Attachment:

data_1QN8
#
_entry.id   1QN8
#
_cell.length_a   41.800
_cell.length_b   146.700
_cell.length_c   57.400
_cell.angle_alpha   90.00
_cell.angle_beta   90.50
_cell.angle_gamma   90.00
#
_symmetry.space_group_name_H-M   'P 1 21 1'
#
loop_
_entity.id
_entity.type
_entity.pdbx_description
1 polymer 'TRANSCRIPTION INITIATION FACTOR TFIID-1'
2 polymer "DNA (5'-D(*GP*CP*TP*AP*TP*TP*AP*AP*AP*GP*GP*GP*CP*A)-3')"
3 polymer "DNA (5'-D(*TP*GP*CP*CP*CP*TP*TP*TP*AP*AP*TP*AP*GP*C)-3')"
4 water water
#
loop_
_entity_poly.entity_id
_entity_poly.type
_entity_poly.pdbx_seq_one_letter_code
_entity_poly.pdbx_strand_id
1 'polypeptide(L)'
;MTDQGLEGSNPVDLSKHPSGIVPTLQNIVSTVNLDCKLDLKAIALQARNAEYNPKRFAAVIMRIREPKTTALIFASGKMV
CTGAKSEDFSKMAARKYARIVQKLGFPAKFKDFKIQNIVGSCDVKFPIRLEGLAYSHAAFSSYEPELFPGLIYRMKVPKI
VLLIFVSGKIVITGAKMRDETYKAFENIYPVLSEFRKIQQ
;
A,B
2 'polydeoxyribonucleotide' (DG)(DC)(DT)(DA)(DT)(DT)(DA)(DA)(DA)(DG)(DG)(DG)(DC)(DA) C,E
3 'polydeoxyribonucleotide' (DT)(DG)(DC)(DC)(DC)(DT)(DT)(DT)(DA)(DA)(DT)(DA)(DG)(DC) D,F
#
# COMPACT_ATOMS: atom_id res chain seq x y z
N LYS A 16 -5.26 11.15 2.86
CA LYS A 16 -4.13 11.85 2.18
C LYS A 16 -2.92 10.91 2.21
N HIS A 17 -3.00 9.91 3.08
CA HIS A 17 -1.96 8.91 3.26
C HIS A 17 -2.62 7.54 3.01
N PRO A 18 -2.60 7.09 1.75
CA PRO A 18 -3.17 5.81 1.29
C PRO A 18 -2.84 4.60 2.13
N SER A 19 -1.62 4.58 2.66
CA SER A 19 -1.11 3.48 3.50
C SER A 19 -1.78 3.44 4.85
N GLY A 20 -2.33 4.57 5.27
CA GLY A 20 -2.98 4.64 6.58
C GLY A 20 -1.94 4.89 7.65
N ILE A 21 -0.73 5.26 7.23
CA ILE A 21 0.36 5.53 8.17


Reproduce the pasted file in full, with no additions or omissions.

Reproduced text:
data_1QN8
#
_entry.id   1QN8
#
_cell.length_a   41.800
_cell.length_b   146.700
_cell.length_c   57.400
_cell.angle_alpha   90.00
_cell.angle_beta   90.50
_cell.angle_gamma   90.00
#
_symmetry.space_group_name_H-M   'P 1 21 1'
#
loop_
_entity.id
_entity.type
_entity.pdbx_description
1 polymer 'TRANSCRIPTION INITIATION FACTOR TFIID-1'
2 polymer "DNA (5'-D(*GP*CP*TP*AP*TP*TP*AP*AP*AP*GP*GP*GP*CP*A)-3')"
3 polymer "DNA (5'-D(*TP*GP*CP*CP*CP*TP*TP*TP*AP*AP*TP*AP*GP*C)-3')"
4 water water
#
loop_
_entity_poly.entity_id
_entity_poly.type
_entity_poly.pdbx_seq_one_letter_code
_entity_poly.pdbx_strand_id
1 'polypeptide(L)'
;MTDQGLEGSNPVDLSKHPSGIVPTLQNIVSTVNLDCKLDLKAIALQARNAEYNPKRFAAVIMRIREPKTTALIFASGKMV
CTGAKSEDFSKMAARKYARIVQKLGFPAKFKDFKIQNIVGSCDVKFPIRLEGLAYSHAAFSSYEPELFPGLIYRMKVPKI
VLLIFVSGKIVITGAKMRDETYKAFENIYPVLSEFRKIQQ
;
A,B
2 'polydeoxyribonucleotide' (DG)(DC)(DT)(DA)(DT)(DT)(DA)(DA)(DA)(DG)(DG)(DG)(DC)(DA) C,E
3 'polydeoxyribonucleotide' (DT)(DG)(DC)(DC)(DC)(DT)(DT)(DT)(DA)(DA)(DT)(DA)(DG)(DC) D,F
#
# COMPACT_ATOMS: atom_id res chain seq x y z
N LYS A 16 -5.26 11.15 2.86
CA LYS A 16 -4.13 11.85 2.18
C LYS A 16 -2.92 10.91 2.21
N HIS A 17 -3.00 9.91 3.08
CA HIS A 17 -1.96 8.91 3.26
C HIS A 17 -2.62 7.54 3.01
N PRO A 18 -2.60 7.09 1.75
CA PRO A 18 -3.17 5.81 1.29
C PRO A 18 -2.84 4.60 2.13
N SER A 19 -1.62 4.58 2.66
CA SER A 19 -1.11 3.48 3.50
C SER A 19 -1.78 3.44 4.85
N GLY A 20 -2.33 4.57 5.27
CA GLY A 20 -2.98 4.64 6.58
C GLY A 20 -1.94 4.89 7.65
N ILE A 21 -0.73 5.26 7.23
CA ILE A 21 0.36 5.53 8.17